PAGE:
Twelve-Factor Multi-Cloud DevOps Pipeline
Twelve-Factor Multi-Cloud DevOps Pipeline
Learn the twelve steps of a build in a CI/CD DevOps pipeline that employs multiple cloud environments, from source code to monitoring.
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1. Source Code Management
The continuous delivery pipeline starts when the developer commits the code related to the microservice, configuration files (Ansible playbook, Chef cookbooks, or shell scripts), or infrastructure as a code such as CFT, ARM, GCP, or Terraform.
Based on organization policy, post-merge to the build branch, it will trigger the build.
2. Build Management
The pipeline defines the entire lifecycle of an application as code. This can be achieved in many ways, including a Jenkins or Spinnaker pipeline. Spinnaker is a cloud agnostic that can target any cloud platform, and is YAML file based.
Entire stages of an application are written in a JenkinsFile and are executed automatically. There can be N number of Jenkins masters and a pool of executors or agents in order to manage it efficiently. CloudBees JOC Enterprise manages shared slaves quite efficiently. Another way to scale Jenkins is by using DCOS and Marathon, which allow multiple Jenkins masters to share a single pool of resources to run builds. The dynamic destruction or creation of Jenkins agents is directly related to the demand.
3. Quality Management
SonarQube can analyze 20+ different languages. The outcome of this analysis includes quality measures and issues (instances where coding rules were broken). However, the software that is analyzed will vary depending on the language.
4. Repository Management
Artifacts built by Jenkins are pushed to the repository manager and can be tagged based on environments.
5. Docker Registry
The Docker daemon running on the CI server is going to build an image based on the DockerFile as a source code and will push it to the Docker registry. It can be DockerHub, AWS ECR, Google Container Registry, Azure Container Registry, or even a private registry.
6. Deployment Management
Here, artifacts are going to pass all the stages starting from dev to prod. We have to ensure that it passes each stage gate as per organization standards and is promoted to a higher environment using the proper tag(s).
7. Build Infrastructure in the Cloud
If it is a single cloud provider, based on the provider, we can use templates; for AWS, we have Cloud Formation Template, for Azure, we can use Azure Resource Manager, and for Google, it will be Google Cloud Platform Template. We have CLI in build tools agent, which will help us trigger it automatically and create the infrastructure for the target environment.
Terraform is cloud-agnostic and allows a single configuration to be used to manage multiple providers. It can even handle cross-cloud dependencies. This simplifies the management and orchestration of the infrastructure, helping operators build large-scale multi-cloud infrastructures.
If you use Docker or Packer, you won’t require configuration management tools to configure the server because these tools already have that ability; all you need is a server to run the container. To provide multiple servers, Terraform is the ideal orchestration tool.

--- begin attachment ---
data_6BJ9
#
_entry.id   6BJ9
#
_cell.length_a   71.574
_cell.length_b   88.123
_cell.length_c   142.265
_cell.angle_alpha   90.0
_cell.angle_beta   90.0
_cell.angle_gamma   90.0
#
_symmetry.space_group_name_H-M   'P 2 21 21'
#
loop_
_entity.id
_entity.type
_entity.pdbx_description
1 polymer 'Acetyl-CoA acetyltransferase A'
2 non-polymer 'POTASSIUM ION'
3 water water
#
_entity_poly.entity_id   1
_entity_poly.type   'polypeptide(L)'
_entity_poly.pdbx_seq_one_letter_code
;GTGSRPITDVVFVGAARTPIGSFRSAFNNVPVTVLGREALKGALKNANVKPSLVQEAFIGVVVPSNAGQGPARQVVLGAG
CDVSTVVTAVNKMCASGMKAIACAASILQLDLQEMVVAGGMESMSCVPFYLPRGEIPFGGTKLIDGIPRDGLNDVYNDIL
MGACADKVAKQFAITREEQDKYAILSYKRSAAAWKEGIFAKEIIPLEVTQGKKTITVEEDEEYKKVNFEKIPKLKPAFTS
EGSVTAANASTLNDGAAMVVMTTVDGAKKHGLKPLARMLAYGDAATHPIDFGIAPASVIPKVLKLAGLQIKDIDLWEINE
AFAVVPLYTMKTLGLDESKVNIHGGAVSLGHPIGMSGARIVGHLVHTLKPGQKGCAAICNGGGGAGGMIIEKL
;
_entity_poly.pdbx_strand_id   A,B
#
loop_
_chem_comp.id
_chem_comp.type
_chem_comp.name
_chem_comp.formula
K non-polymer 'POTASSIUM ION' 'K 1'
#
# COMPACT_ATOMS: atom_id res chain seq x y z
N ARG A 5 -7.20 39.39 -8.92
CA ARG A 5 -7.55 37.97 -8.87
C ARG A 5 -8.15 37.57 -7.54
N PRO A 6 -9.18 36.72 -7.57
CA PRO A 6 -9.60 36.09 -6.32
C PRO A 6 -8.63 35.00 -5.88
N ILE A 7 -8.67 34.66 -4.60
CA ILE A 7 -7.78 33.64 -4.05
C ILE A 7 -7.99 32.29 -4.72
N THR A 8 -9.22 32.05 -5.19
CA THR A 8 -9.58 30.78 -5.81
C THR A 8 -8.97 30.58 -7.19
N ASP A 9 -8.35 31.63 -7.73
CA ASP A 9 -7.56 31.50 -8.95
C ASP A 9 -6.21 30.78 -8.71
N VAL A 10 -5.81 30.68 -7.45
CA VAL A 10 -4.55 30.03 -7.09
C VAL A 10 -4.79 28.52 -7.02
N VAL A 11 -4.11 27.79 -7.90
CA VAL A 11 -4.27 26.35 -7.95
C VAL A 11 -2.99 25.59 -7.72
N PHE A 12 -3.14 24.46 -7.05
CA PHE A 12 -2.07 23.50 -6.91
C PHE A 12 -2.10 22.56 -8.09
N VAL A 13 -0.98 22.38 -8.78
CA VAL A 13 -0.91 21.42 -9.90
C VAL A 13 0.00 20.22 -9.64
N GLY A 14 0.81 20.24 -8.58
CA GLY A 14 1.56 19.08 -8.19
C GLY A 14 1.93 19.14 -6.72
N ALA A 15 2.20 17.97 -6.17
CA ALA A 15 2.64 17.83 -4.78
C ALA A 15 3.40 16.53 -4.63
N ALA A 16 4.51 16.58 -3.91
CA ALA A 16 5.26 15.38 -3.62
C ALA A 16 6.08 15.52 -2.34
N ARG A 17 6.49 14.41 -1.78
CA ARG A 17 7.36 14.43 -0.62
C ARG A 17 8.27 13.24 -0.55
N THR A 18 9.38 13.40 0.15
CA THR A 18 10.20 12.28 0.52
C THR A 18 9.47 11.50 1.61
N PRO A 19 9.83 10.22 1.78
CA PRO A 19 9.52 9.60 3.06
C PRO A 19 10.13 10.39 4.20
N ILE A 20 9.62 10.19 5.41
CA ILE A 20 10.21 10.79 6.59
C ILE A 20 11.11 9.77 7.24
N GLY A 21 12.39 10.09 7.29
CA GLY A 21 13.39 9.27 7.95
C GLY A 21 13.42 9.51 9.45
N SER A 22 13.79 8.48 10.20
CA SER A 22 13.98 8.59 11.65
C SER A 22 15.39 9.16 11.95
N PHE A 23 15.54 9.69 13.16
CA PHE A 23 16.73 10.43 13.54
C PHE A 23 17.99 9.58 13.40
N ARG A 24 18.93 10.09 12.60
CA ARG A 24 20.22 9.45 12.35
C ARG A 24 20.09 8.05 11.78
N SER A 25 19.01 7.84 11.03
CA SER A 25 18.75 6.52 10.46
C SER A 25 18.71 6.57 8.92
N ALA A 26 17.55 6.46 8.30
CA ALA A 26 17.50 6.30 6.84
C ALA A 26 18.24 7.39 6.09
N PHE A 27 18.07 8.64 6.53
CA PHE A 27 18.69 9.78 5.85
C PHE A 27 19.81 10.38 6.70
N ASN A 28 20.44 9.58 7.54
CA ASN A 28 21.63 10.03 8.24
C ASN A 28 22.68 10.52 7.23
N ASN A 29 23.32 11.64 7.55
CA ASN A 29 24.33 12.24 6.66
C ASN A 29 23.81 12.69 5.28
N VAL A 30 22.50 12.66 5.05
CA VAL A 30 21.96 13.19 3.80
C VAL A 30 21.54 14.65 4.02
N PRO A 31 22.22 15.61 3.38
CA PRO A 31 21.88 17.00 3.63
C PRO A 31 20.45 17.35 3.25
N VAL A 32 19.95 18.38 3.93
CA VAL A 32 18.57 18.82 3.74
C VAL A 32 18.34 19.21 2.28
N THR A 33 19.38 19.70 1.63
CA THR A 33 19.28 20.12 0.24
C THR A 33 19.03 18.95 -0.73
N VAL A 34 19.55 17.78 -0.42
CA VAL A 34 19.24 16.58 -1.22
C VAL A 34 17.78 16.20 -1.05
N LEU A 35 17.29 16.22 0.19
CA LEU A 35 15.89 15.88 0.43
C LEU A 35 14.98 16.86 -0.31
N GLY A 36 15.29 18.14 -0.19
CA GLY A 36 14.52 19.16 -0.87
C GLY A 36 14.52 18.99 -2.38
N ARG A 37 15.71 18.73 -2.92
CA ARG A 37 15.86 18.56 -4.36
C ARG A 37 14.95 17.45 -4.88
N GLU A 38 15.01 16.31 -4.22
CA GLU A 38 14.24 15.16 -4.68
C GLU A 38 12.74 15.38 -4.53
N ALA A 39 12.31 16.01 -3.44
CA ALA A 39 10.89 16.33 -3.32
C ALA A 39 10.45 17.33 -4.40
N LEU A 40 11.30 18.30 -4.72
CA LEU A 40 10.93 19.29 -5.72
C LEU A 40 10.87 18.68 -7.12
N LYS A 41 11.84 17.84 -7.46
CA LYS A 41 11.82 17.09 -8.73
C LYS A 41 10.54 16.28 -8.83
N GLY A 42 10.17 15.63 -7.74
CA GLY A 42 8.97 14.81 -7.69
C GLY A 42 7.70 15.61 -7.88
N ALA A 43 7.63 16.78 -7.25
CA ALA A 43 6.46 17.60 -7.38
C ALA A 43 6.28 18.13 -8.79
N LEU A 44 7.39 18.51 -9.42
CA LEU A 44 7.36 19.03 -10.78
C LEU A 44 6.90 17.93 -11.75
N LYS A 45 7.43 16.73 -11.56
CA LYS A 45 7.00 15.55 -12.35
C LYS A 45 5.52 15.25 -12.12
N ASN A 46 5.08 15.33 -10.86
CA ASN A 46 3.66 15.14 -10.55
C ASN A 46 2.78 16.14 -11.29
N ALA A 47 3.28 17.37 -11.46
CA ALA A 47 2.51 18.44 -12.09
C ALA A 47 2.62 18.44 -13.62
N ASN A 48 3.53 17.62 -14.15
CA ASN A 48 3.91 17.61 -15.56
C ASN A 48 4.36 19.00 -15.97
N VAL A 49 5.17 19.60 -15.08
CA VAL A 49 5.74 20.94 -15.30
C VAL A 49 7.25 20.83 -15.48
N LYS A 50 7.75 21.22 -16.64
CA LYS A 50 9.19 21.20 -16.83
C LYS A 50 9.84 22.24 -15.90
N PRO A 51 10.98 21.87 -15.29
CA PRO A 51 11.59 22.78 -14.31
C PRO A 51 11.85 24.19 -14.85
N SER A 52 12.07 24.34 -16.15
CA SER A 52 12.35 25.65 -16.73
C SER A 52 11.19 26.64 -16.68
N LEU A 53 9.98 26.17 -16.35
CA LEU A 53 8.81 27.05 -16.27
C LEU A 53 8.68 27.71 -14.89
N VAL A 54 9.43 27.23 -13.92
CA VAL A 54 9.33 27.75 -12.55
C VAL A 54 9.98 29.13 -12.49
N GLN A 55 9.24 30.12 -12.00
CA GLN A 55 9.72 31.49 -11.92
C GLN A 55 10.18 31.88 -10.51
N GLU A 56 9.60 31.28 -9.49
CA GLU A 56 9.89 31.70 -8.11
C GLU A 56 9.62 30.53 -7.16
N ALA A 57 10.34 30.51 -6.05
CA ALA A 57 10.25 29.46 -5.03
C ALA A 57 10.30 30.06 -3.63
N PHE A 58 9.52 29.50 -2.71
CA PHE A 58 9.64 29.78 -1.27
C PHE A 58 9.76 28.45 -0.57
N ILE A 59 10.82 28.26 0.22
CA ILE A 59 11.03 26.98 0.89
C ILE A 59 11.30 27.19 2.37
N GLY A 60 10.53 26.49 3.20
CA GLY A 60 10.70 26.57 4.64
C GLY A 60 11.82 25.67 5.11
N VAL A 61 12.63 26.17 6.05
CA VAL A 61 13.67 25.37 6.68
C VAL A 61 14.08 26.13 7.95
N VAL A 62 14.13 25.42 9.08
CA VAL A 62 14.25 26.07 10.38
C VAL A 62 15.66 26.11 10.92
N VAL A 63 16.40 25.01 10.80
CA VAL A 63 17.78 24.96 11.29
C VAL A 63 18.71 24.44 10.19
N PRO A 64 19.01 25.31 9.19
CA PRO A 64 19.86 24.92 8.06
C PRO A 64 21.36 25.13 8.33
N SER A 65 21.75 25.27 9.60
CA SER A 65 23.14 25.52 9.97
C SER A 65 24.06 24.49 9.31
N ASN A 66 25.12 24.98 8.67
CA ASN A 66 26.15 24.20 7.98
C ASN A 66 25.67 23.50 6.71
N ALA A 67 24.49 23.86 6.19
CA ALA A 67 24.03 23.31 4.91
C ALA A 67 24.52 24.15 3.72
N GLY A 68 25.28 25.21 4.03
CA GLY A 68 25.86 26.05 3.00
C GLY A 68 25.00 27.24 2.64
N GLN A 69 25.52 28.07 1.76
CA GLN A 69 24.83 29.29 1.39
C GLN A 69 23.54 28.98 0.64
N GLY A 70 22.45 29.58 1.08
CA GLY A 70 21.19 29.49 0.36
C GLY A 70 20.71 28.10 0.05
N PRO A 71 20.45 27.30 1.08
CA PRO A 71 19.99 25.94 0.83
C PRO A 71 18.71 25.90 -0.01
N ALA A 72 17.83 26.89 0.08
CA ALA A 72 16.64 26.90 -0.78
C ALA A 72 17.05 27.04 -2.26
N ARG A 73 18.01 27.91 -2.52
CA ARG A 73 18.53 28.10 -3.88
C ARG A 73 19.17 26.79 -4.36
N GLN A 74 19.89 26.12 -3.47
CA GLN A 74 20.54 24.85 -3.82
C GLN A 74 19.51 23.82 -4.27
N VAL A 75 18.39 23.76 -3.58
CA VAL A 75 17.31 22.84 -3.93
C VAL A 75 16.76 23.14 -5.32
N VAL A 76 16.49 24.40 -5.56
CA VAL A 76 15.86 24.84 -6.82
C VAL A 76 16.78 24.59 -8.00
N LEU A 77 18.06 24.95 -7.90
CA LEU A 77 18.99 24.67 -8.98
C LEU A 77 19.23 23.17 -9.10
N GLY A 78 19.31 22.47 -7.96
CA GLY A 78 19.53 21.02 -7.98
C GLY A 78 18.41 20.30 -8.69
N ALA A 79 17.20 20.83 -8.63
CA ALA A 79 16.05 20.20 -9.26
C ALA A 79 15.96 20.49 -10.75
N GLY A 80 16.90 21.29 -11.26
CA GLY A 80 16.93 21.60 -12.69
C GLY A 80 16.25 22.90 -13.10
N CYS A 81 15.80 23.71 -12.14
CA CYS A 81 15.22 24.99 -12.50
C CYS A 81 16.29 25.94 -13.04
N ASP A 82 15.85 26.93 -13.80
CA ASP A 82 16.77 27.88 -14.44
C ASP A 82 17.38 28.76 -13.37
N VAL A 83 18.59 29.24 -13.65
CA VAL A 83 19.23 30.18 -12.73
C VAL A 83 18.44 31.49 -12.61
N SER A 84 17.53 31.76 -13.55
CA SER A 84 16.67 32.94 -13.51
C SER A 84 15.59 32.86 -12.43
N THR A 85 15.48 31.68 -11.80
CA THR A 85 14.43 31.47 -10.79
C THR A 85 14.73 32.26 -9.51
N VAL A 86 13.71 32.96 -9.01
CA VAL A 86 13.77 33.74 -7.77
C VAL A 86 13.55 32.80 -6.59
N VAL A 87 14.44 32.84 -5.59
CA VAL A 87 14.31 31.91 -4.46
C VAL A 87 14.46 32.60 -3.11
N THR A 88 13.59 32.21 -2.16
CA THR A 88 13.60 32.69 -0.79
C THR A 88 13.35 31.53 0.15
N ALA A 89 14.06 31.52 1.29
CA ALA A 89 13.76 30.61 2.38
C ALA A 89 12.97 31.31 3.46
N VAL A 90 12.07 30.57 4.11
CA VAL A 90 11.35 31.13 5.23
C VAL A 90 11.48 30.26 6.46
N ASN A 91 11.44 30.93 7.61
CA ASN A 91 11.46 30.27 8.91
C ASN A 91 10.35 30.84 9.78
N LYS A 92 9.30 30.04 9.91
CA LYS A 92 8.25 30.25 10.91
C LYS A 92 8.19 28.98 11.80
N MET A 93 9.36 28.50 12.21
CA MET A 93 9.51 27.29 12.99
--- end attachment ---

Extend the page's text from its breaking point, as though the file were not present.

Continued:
8. Container Configuration
It is advisable to have the same container for all environments. There are multiple ways of configuring it. I have listed a few of them below:
Set the application configuration dynamically via environment variables.
Map the config files via Docker Volumes.
Bake configuration into the container.
If provided as service, then Fetch it from Config Server.
9. Test Automation
A fast User Acceptance Test [UAT] feedback cycle is critical for continuous delivery to be successful. Automated Test-Driven Development [ATDD] is a necessity to establish a speedy feedback loop. With ecosystems like Docker and cloud infrastructure, automated tests that require compute, storage, and network environments get easier. For ATDD, we can use Mockito, Cucumber, or Selenium Grid.
10. Container Cluster Management
Using the microservices architecture, you can easily deploy containers and run your application. These containers are light-weight in comparison to Virtual Machines [VM] and more efficiently use the underlying infrastructure. They can be scaled up or down depending on the demand. In addition, they make it easier to add or remove applications between different environments.
Orchestration tools should have the following capabilities:
Rolling Upgrades and Rollback
Policies for Placement, Scalability, etc.
A few of the orchestration tools we can use are Kubernetes, Docker Swarm, Mesos+Marathon, Mesosphere DCOS, and Amazon EC2 Container Service.
11. Log Management
There is a plethora of log management tools available in the market, and Docker has introduced plug-ins for them. These can be installed as binaries.
Listed below are the various drivers for log management:
- Fluentd — supporting TCP or Unix socket connections to fluentd
- Journald — storing container logs in the system journal
- Splunk — HTTP/HTTPS forwarding to Splunk server
- Syslog Driver — supporting UDP, TCP, TLS
- Gelf — UDP log forwarding to Graylog2
For a complete log management solution, additional tools need to be involved:
- Log parser to structure logs, typically part of log shippers
- Log indexing, visualisation and alerting
- Elasticsearch and Kibana
- Graylog OSS / Enterprise
12. Monitoring Management
The Agent collects metrics and events from our systems and apps. You can install at least one Agent in the container, and then it can generate the metrics and publish them.
The user can see the number of containers over time and information across instances such as CPU usage, the operating system usage, and container usage.
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